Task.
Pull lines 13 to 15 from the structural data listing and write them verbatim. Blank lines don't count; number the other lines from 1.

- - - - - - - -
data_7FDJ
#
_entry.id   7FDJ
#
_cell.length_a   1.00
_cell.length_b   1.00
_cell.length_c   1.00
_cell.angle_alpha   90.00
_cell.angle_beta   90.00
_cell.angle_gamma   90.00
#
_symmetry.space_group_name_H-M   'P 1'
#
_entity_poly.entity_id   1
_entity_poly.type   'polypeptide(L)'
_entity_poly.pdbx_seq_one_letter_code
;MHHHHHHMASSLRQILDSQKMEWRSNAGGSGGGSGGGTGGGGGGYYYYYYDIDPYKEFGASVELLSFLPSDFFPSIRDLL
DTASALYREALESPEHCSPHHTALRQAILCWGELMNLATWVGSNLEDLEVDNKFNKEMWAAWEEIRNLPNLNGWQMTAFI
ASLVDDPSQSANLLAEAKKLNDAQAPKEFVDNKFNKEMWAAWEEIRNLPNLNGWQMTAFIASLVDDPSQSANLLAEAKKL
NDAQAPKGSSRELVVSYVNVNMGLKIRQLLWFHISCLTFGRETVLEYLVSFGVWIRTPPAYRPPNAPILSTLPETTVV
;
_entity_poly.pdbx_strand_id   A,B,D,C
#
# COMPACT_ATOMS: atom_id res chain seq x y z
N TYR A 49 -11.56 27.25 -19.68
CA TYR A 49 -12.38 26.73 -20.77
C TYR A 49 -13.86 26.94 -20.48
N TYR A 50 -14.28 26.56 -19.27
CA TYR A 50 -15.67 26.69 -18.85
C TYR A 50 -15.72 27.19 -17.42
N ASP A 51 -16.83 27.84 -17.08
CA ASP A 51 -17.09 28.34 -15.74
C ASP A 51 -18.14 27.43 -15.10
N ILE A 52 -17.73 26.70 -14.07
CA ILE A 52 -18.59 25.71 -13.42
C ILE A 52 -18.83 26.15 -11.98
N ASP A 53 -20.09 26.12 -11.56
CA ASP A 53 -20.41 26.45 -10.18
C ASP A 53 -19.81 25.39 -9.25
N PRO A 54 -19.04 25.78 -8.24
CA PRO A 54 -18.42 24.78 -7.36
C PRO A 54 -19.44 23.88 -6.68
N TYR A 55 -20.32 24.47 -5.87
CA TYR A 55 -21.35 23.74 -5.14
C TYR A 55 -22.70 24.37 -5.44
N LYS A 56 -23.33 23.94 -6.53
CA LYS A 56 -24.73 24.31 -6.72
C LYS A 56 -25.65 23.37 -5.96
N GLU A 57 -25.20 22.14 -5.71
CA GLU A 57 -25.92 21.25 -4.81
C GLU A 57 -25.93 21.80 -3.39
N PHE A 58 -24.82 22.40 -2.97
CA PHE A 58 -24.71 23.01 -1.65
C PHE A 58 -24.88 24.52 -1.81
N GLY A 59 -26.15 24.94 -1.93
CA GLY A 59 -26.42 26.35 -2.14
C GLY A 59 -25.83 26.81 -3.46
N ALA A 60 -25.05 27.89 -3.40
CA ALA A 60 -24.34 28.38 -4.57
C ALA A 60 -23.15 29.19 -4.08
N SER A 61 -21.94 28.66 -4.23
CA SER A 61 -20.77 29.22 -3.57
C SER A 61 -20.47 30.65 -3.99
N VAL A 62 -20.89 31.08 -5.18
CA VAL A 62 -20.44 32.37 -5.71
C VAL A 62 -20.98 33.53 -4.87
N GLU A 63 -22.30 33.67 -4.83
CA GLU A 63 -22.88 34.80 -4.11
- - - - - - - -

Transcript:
#
_entity_poly.entity_id   1
_entity_poly.type   'polypeptide(L)'